1. This appeal by the plaintiff in a suit for recovery of possession with mesne profits, involves a question of considerable interest. We may take the following facts as established beyond controversy by the record. One Velayudhan Pillai, the original owner of the suit property, died on 6-1-1954, leaving a registered will. After the death of this testator, the common ground now between the parties is that his widow Ramu Ammal held the property in her own right, according to the stridhana law of succession. Her daughter Kanthimathi Ammal succeeded to the property after Ramu Ammal, and the parties are agreed that, according to the law of Hindu Mitakshara succession, Kanthimathi Ammal had only a life interest. This Kanthimathi Ammal executed a usufructuary mortgage in respect of the suit property, the assignee of which, ultimately, was the 13th defendant in the suit. Kanthimathi Ammal was alive when the Hindu Succession Act XXX of 1956 came into force. She died on 7-2-1957, without issue.
The plaintiff (appellant) instituted the suit for recovery of possession as against the usufructuary mortgagee in possession (13th defendant) on the following basis. Kanthimathi Ammal was, admittedly the holder of a. limited or life interest. She could certainly create a usufructuary mortgage over the property, but, ordinarily, that interest would not subsist in favour of the mortgagee beyond her lifetime. Under those circumstances, the plaintiff broadly pleaded, both as the reversioner of Velayuthan Pillai and as the actual heir of this Kanthimathi Ammal, that he was entitled to possession of the mortgaged property.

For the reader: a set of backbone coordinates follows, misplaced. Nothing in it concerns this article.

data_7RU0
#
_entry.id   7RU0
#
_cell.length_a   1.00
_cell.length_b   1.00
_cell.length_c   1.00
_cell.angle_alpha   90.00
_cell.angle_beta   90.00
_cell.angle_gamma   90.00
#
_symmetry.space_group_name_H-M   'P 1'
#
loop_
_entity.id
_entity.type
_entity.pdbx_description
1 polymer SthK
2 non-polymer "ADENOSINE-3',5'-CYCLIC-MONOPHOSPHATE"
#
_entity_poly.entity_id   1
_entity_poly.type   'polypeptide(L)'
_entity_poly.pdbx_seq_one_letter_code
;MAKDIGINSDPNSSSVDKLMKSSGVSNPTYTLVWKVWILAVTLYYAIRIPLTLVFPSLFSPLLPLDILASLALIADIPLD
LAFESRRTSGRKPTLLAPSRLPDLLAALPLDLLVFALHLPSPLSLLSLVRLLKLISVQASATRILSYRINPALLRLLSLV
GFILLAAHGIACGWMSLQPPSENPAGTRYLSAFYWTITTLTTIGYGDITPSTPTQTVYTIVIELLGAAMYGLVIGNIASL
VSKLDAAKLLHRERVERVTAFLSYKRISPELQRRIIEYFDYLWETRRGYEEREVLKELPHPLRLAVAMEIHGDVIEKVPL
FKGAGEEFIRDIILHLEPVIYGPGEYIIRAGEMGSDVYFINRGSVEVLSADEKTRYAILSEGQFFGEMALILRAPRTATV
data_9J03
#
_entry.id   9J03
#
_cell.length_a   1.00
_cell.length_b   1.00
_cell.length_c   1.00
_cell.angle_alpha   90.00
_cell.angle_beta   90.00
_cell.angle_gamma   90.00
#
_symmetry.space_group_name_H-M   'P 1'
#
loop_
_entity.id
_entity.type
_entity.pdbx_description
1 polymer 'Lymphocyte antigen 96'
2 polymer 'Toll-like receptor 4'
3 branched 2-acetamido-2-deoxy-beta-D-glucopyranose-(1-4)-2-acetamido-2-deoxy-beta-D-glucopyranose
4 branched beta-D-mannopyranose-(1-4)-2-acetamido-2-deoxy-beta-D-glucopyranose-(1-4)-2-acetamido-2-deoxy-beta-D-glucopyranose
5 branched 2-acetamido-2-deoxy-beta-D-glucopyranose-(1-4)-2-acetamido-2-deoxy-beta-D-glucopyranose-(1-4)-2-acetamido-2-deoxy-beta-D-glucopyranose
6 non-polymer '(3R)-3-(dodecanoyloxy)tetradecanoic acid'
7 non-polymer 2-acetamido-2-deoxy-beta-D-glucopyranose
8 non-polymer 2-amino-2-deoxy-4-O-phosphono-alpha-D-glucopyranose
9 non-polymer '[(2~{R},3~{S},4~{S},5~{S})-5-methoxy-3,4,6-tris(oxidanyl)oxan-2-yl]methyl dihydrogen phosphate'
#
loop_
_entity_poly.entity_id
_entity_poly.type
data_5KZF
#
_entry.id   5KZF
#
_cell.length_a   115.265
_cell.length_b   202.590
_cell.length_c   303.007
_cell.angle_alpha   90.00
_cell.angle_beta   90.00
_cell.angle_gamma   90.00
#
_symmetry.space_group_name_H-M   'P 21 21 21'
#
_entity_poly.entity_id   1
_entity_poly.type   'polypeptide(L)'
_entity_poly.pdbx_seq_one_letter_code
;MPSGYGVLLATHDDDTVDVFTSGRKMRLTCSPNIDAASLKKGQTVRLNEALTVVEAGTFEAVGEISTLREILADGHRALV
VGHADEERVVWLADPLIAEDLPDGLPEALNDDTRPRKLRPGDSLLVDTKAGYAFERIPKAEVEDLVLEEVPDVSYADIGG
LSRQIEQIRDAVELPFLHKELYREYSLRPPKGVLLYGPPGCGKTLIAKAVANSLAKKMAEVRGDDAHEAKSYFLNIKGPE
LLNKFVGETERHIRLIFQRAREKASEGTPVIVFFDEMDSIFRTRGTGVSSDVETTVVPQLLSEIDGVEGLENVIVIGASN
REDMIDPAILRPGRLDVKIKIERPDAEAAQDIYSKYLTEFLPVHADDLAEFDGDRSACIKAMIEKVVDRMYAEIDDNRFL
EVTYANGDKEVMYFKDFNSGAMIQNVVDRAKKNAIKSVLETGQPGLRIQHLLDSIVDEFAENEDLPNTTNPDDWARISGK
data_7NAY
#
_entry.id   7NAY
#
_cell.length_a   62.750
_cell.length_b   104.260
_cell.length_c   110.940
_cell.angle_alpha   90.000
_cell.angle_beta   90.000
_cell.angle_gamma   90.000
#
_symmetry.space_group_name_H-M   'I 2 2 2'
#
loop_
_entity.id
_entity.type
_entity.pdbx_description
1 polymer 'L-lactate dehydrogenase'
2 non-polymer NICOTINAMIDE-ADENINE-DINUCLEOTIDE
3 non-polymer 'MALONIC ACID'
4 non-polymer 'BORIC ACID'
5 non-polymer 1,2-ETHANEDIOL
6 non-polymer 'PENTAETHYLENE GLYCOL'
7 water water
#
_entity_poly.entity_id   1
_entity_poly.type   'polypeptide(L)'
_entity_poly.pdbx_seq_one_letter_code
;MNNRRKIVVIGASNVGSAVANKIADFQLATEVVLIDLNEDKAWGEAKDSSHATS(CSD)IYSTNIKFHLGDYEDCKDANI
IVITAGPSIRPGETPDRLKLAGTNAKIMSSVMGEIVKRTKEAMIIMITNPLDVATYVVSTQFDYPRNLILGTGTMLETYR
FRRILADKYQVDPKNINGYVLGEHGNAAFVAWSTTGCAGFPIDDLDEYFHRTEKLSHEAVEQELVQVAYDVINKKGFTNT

2. The usufructuary mortgagee (respondent) contested the suit upon certain grounds which we shall immediately examine. In the trial court, the suit was decreed. In the first appeal, the learned District Judge of Tirunelveli observed, and the corredness of this observation is not in dispute, that the lower court was in error in thinking that Section 14 of Act XXX of 1956 did not enlarge the limited interest of Kanthimathi Ammal in the suit property to an absolute interest. The learned Judge pointed out that the word 'possession' as occurring in Section 14 of the Act, would imply possession of any character or category recognised by law, and not merely physical possession. As I have stated it, the parties now do not dispute that the interest of Kanthimathi Ammal became enlarged to an absolute interest before her death.
3. The following questions obviously arise for determination, before, the mortgagee (respondent) could be called upon to surrender possession to the plaintiff, whether the plaintiff be viewed as the reversioner of Velayuthan Pillai, or as the heir of Kanthimathi Ammal. Before formulating the questions that arise for determination, I may clarify one of two ancillary issues of fact. Firstly, it was well established that plaintiff was the heir of Kanthimathi Animal, in addition to being the nearest reversioner of Velayuthan Pillai. Secondly, no attempt was made to show that the usufructuary mortgage, Ex. B.1, wat executed for any necessity, which would ordinarily bind the reversioner to a Hindu widow, or other limited holder of a woman's estate. It is sufficient to set forth the following observation from paragraph 16 of the judgment of the first court:
'No attempt has been made to show that Ex. B.1 was executed for any necessity.'
We may hence take it (1) that plaintiff is the heir of Kanthimathi Ammal and (2) that the assignee (13th defendant) cannot plead, on the facts of the record, that the mortgage was executed for legal necessity which would bind the reversioner to the limited owner.